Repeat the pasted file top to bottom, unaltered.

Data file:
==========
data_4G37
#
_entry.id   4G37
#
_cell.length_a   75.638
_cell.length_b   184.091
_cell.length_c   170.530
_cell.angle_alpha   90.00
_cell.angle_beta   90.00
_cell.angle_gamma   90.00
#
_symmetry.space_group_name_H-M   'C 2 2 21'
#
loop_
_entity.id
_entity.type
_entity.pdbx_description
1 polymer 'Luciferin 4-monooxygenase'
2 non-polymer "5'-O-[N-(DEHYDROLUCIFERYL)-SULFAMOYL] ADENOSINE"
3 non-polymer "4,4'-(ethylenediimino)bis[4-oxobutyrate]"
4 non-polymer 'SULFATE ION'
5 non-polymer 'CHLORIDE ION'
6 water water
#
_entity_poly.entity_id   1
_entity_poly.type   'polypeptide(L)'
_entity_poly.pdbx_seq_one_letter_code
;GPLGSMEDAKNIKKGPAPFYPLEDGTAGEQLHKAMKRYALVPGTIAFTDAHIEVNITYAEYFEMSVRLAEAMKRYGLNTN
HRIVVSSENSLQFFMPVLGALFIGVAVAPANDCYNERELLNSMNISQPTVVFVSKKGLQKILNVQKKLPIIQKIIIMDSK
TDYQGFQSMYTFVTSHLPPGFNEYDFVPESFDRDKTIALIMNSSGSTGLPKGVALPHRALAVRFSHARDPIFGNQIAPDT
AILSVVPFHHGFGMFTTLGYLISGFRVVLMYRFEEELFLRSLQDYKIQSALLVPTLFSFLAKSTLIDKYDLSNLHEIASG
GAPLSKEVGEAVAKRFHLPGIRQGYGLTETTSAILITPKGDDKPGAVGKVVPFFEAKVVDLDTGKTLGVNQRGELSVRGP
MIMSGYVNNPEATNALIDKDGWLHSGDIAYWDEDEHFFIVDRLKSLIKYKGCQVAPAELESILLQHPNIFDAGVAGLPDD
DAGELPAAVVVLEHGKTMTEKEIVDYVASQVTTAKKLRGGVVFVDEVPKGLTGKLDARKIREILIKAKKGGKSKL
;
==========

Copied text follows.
data_4G37
#
_entry.id   4G37
#
_cell.length_a   75.638
_cell.length_b   184.091
_cell.length_c   170.530
_cell.angle_alpha   90.00
_cell.angle_beta   90.00
_cell.angle_gamma   90.00
#
_symmetry.space_group_name_H-M   'C 2 2 21'
#
loop_
_entity.id
_entity.type
_entity.pdbx_description
1 polymer 'Luciferin 4-monooxygenase'
2 non-polymer "5'-O-[N-(DEHYDROLUCIFERYL)-SULFAMOYL] ADENOSINE"
3 non-polymer "4,4'-(ethylenediimino)bis[4-oxobutyrate]"
4 non-polymer 'SULFATE ION'
5 non-polymer 'CHLORIDE ION'
6 water water
#
_entity_poly.entity_id   1
_entity_poly.type   'polypeptide(L)'
_entity_poly.pdbx_seq_one_letter_code
;GPLGSMEDAKNIKKGPAPFYPLEDGTAGEQLHKAMKRYALVPGTIAFTDAHIEVNITYAEYFEMSVRLAEAMKRYGLNTN
HRIVVSSENSLQFFMPVLGALFIGVAVAPANDCYNERELLNSMNISQPTVVFVSKKGLQKILNVQKKLPIIQKIIIMDSK
TDYQGFQSMYTFVTSHLPPGFNEYDFVPESFDRDKTIALIMNSSGSTGLPKGVALPHRALAVRFSHARDPIFGNQIAPDT
AILSVVPFHHGFGMFTTLGYLISGFRVVLMYRFEEELFLRSLQDYKIQSALLVPTLFSFLAKSTLIDKYDLSNLHEIASG
GAPLSKEVGEAVAKRFHLPGIRQGYGLTETTSAILITPKGDDKPGAVGKVVPFFEAKVVDLDTGKTLGVNQRGELSVRGP
MIMSGYVNNPEATNALIDKDGWLHSGDIAYWDEDEHFFIVDRLKSLIKYKGCQVAPAELESILLQHPNIFDAGVAGLPDD
DAGELPAAVVVLEHGKTMTEKEIVDYVASQVTTAKKLRGGVVFVDEVPKGLTGKLDARKIREILIKAKKGGKSKL
;